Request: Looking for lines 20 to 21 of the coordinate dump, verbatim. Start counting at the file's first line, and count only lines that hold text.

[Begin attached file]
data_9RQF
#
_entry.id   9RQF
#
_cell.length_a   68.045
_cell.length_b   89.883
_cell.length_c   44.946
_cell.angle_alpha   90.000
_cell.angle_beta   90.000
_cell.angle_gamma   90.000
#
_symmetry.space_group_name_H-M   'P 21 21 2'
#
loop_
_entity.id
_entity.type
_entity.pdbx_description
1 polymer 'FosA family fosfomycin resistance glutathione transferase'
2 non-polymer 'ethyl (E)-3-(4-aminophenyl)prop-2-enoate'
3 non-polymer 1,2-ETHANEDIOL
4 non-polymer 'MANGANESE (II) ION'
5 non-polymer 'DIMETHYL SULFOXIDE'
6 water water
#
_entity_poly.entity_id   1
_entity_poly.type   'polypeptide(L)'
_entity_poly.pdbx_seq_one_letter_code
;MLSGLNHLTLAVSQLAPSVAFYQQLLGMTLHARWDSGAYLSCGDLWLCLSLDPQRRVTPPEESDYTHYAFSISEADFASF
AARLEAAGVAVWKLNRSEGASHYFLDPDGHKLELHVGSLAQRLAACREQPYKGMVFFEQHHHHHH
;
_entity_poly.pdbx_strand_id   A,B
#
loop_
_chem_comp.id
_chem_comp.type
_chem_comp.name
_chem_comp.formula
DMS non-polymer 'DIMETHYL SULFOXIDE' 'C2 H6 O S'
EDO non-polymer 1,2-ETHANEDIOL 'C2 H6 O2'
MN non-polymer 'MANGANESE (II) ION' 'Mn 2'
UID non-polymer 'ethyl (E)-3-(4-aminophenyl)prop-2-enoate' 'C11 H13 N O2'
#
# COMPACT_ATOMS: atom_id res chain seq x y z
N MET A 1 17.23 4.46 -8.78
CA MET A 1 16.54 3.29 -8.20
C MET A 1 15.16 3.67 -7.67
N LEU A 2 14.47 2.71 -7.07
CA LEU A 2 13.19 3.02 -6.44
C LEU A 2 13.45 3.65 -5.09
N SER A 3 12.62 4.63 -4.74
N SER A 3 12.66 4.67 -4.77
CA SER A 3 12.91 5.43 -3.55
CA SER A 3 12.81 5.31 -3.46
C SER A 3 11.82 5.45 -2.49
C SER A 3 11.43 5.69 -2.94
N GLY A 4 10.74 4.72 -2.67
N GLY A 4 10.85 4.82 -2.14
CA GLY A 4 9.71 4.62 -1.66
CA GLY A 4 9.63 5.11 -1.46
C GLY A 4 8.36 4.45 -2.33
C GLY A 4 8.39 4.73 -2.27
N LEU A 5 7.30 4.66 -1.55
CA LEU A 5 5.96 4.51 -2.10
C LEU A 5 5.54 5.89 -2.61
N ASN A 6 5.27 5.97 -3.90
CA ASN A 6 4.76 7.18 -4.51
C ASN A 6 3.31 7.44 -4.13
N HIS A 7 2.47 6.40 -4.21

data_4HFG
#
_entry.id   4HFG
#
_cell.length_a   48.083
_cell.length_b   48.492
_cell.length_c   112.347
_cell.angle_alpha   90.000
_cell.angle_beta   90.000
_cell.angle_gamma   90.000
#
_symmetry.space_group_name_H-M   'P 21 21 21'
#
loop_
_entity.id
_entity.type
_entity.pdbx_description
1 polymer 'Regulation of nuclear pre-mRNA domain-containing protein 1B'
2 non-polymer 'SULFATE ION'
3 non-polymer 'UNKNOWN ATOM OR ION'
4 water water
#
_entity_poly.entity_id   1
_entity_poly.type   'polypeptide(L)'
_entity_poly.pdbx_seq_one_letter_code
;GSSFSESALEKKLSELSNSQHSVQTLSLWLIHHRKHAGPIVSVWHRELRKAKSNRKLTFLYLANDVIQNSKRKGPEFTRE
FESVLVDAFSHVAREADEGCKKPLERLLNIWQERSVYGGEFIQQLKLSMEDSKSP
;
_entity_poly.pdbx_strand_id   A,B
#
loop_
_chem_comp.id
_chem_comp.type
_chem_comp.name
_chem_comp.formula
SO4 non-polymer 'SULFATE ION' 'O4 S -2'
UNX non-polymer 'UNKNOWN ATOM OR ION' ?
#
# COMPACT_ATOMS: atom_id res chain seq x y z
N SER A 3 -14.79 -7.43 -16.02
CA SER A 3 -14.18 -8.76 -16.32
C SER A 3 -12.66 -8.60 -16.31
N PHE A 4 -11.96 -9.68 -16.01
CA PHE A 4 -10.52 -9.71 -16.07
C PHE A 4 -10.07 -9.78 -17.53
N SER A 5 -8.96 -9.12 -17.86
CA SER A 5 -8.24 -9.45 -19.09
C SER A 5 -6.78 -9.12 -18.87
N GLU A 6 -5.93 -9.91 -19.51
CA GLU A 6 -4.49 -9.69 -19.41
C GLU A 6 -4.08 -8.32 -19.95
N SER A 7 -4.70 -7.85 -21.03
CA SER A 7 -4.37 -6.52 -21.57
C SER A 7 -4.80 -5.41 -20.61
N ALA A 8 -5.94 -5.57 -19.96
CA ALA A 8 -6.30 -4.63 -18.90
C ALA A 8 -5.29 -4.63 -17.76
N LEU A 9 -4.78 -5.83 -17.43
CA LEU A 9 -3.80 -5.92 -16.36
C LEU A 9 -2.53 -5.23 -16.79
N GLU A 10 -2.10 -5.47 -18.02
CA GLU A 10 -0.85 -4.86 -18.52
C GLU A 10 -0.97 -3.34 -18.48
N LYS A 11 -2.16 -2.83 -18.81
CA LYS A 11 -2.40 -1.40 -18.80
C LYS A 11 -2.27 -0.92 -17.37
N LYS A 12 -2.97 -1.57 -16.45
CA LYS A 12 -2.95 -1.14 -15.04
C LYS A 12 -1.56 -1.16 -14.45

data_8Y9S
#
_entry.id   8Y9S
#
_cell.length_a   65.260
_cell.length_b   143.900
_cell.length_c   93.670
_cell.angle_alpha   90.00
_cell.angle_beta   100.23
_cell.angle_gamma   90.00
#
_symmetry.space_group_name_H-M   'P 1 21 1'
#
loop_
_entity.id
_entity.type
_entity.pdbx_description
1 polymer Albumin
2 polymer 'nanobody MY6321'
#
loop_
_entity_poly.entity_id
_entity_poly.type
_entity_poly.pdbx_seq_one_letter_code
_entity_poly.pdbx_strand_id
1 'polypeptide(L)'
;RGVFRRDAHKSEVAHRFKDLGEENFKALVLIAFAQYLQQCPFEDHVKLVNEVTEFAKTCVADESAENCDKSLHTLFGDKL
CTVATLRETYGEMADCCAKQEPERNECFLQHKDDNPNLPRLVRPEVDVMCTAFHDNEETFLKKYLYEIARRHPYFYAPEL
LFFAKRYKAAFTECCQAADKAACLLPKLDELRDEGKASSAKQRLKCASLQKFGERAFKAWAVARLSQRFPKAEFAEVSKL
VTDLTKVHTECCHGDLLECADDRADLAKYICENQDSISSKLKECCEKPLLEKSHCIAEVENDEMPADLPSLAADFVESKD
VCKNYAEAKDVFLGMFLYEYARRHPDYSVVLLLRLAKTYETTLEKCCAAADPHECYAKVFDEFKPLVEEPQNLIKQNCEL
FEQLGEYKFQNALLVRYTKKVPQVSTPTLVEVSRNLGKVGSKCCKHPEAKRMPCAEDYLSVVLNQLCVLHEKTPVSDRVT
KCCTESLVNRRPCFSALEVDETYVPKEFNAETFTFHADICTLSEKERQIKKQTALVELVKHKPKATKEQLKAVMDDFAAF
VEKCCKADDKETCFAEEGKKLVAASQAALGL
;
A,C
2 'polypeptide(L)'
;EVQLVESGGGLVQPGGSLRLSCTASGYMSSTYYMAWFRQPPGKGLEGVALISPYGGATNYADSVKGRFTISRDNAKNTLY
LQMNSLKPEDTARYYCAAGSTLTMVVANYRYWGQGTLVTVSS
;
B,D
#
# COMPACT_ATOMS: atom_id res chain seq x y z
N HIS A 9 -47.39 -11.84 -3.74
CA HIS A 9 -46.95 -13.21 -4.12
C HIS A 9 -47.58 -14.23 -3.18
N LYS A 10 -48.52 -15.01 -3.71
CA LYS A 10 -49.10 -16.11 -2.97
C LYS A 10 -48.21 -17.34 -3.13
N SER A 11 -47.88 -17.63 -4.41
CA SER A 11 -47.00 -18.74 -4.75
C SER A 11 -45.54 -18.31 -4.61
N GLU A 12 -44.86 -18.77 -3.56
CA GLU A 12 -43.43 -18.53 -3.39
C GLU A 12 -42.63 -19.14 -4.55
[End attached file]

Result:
3 non-polymer 1,2-ETHANEDIOL
4 non-polymer 'MANGANESE (II) ION'